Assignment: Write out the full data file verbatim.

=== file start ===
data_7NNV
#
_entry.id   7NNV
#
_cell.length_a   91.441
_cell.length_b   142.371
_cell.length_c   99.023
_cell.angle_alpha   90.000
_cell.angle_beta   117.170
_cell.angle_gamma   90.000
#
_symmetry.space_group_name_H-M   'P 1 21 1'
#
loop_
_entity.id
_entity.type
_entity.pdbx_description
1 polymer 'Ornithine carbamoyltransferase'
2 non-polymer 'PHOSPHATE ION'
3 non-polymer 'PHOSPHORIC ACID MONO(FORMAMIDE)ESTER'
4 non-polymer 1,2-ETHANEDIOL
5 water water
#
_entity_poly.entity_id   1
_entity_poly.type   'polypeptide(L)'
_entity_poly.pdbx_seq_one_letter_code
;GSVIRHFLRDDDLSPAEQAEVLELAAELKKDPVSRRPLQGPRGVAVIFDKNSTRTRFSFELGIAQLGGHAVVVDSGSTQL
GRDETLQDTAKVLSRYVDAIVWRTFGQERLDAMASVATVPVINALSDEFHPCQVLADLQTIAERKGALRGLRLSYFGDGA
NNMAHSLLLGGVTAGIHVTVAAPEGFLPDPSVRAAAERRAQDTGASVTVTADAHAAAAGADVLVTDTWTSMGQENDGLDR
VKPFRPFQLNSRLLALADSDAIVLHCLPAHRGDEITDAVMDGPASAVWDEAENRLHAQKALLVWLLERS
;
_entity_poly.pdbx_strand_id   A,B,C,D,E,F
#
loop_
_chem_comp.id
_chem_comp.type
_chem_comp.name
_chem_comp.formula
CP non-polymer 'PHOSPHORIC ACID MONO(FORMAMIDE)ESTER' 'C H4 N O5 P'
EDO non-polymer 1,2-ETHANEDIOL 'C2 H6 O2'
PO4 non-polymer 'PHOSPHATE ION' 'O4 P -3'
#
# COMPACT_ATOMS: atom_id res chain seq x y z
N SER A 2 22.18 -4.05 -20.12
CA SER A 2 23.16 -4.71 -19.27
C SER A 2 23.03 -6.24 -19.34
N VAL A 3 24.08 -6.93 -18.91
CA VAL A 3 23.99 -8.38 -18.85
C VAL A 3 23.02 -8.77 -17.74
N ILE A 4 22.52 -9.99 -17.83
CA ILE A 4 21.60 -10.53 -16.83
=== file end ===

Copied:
data_7NNV
#
_entry.id   7NNV
#
_cell.length_a   91.441
_cell.length_b   142.371
_cell.length_c   99.023
_cell.angle_alpha   90.000
_cell.angle_beta   117.170
_cell.angle_gamma   90.000
#
_symmetry.space_group_name_H-M   'P 1 21 1'
#
loop_
_entity.id
_entity.type
_entity.pdbx_description
1 polymer 'Ornithine carbamoyltransferase'
2 non-polymer 'PHOSPHATE ION'
3 non-polymer 'PHOSPHORIC ACID MONO(FORMAMIDE)ESTER'
4 non-polymer 1,2-ETHANEDIOL
5 water water
#
_entity_poly.entity_id   1
_entity_poly.type   'polypeptide(L)'
_entity_poly.pdbx_seq_one_letter_code
;GSVIRHFLRDDDLSPAEQAEVLELAAELKKDPVSRRPLQGPRGVAVIFDKNSTRTRFSFELGIAQLGGHAVVVDSGSTQL
GRDETLQDTAKVLSRYVDAIVWRTFGQERLDAMASVATVPVINALSDEFHPCQVLADLQTIAERKGALRGLRLSYFGDGA
NNMAHSLLLGGVTAGIHVTVAAPEGFLPDPSVRAAAERRAQDTGASVTVTADAHAAAAGADVLVTDTWTSMGQENDGLDR
VKPFRPFQLNSRLLALADSDAIVLHCLPAHRGDEITDAVMDGPASAVWDEAENRLHAQKALLVWLLERS
;
_entity_poly.pdbx_strand_id   A,B,C,D,E,F
#
loop_
_chem_comp.id
_chem_comp.type
_chem_comp.name
_chem_comp.formula
CP non-polymer 'PHOSPHORIC ACID MONO(FORMAMIDE)ESTER' 'C H4 N O5 P'
EDO non-polymer 1,2-ETHANEDIOL 'C2 H6 O2'
PO4 non-polymer 'PHOSPHATE ION' 'O4 P -3'
#
# COMPACT_ATOMS: atom_id res chain seq x y z
N SER A 2 22.18 -4.05 -20.12
CA SER A 2 23.16 -4.71 -19.27
C SER A 2 23.03 -6.24 -19.34
N VAL A 3 24.08 -6.93 -18.91
CA VAL A 3 23.99 -8.38 -18.85
C VAL A 3 23.02 -8.77 -17.74
N ILE A 4 22.52 -9.99 -17.83
CA ILE A 4 21.60 -10.53 -16.83